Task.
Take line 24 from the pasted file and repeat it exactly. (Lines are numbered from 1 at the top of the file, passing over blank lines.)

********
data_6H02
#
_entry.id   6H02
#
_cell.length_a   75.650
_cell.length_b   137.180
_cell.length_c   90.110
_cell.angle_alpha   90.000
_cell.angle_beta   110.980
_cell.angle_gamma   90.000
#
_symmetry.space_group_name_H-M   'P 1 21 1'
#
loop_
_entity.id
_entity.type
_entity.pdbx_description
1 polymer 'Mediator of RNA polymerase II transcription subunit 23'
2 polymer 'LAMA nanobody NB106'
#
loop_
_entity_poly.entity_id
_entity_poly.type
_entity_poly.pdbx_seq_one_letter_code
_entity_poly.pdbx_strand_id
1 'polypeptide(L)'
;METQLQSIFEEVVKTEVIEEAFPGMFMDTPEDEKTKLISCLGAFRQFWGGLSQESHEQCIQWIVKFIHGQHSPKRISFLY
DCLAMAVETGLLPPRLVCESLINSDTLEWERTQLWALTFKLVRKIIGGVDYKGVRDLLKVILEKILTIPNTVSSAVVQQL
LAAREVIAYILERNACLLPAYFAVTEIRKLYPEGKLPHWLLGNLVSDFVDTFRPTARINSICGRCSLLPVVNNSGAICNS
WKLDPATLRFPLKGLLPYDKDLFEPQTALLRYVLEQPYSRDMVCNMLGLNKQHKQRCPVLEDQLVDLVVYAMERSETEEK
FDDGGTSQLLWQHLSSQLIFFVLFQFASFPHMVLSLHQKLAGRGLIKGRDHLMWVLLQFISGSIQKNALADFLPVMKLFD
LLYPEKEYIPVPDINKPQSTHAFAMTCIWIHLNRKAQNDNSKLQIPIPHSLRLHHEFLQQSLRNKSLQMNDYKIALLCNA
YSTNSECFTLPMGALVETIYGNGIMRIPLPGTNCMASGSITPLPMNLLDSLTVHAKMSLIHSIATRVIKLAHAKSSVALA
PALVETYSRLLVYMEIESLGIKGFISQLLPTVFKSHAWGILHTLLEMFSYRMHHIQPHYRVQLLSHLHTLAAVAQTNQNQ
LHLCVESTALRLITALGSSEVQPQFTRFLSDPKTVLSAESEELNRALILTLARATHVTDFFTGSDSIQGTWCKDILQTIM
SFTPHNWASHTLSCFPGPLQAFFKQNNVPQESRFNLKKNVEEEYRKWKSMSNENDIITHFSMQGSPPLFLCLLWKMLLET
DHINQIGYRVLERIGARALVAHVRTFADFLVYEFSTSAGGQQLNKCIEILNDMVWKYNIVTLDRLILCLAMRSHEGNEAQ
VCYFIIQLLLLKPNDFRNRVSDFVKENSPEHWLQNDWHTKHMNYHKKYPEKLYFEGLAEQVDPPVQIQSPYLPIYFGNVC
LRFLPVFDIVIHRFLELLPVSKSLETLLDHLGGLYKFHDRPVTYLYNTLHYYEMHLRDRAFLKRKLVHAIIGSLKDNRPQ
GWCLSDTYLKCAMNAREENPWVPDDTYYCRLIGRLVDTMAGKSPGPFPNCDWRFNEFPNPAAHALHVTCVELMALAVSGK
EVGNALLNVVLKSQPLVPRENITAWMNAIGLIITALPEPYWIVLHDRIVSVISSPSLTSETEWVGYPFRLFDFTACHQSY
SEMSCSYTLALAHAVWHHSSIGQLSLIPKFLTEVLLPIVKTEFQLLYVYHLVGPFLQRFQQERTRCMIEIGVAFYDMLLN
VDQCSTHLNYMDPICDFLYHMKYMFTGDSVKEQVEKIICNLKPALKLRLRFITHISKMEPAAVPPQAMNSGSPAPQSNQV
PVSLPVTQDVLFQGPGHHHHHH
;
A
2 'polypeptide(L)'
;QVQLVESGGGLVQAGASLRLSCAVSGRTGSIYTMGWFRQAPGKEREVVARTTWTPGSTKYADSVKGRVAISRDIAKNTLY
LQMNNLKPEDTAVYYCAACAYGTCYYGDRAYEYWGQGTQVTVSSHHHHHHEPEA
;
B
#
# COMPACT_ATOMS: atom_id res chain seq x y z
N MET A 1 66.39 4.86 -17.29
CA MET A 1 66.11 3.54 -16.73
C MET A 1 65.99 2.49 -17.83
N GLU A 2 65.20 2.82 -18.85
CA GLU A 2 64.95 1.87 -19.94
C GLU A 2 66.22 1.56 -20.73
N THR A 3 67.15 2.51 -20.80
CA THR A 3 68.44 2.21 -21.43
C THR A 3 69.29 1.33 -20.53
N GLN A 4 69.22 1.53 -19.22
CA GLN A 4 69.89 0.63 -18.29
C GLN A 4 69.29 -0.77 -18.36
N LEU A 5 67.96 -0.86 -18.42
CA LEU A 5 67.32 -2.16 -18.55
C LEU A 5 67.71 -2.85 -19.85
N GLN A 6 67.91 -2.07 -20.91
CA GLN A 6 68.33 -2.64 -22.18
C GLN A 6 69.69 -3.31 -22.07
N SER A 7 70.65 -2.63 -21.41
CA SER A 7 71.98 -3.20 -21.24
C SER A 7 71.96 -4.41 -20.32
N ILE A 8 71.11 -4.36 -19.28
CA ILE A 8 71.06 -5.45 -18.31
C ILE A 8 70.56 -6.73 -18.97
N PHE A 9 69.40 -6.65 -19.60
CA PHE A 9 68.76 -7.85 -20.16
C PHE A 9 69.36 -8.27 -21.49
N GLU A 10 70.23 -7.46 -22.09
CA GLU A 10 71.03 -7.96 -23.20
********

_entity_poly.pdbx_seq_one_letter_code